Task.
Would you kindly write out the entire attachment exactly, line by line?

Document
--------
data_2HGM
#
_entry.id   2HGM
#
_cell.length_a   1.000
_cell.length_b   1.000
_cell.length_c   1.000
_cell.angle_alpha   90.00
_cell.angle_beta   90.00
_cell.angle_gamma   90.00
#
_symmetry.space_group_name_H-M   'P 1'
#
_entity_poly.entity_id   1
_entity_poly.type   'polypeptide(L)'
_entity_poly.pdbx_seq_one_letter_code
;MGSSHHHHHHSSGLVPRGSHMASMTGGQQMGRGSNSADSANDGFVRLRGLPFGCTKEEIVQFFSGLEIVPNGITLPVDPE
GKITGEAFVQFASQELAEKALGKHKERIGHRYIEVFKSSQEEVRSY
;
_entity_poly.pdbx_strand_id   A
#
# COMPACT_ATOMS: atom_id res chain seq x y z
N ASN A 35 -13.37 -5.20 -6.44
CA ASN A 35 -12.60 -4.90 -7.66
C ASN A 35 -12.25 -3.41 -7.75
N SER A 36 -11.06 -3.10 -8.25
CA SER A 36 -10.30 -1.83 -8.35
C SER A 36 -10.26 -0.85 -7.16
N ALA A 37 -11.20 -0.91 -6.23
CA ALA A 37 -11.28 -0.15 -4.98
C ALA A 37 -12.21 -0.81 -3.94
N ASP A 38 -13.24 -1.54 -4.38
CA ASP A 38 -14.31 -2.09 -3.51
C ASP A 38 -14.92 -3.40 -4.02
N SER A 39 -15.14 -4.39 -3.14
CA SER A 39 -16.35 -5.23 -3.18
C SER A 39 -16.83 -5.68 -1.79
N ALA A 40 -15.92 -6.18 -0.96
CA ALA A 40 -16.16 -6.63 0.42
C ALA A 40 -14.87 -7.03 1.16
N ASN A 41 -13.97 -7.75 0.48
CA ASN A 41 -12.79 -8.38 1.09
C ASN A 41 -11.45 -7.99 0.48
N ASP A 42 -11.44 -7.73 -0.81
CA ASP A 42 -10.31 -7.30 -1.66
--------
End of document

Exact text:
data_2HGM
#
_entry.id   2HGM
#
_cell.length_a   1.000
_cell.length_b   1.000
_cell.length_c   1.000
_cell.angle_alpha   90.00
_cell.angle_beta   90.00
_cell.angle_gamma   90.00
#
_symmetry.space_group_name_H-M   'P 1'
#
_entity_poly.entity_id   1
_entity_poly.type   'polypeptide(L)'
_entity_poly.pdbx_seq_one_letter_code
;MGSSHHHHHHSSGLVPRGSHMASMTGGQQMGRGSNSADSANDGFVRLRGLPFGCTKEEIVQFFSGLEIVPNGITLPVDPE
GKITGEAFVQFASQELAEKALGKHKERIGHRYIEVFKSSQEEVRSY
;
_entity_poly.pdbx_strand_id   A
#
# COMPACT_ATOMS: atom_id res chain seq x y z
N ASN A 35 -13.37 -5.20 -6.44
CA ASN A 35 -12.60 -4.90 -7.66
C ASN A 35 -12.25 -3.41 -7.75
N SER A 36 -11.06 -3.10 -8.25
CA SER A 36 -10.30 -1.83 -8.35
C SER A 36 -10.26 -0.85 -7.16
N ALA A 37 -11.20 -0.91 -6.23
CA ALA A 37 -11.28 -0.15 -4.98
C ALA A 37 -12.21 -0.81 -3.94
N ASP A 38 -13.24 -1.54 -4.38
CA ASP A 38 -14.31 -2.09 -3.51
C ASP A 38 -14.92 -3.40 -4.02
N SER A 39 -15.14 -4.39 -3.14
CA SER A 39 -16.35 -5.23 -3.18
C SER A 39 -16.83 -5.68 -1.79
N ALA A 40 -15.92 -6.18 -0.96
CA ALA A 40 -16.16 -6.63 0.42
C ALA A 40 -14.87 -7.03 1.16
N ASN A 41 -13.97 -7.75 0.48
CA ASN A 41 -12.79 -8.38 1.09
C ASN A 41 -11.45 -7.99 0.48
N ASP A 42 -11.44 -7.73 -0.81
CA ASP A 42 -10.31 -7.30 -1.66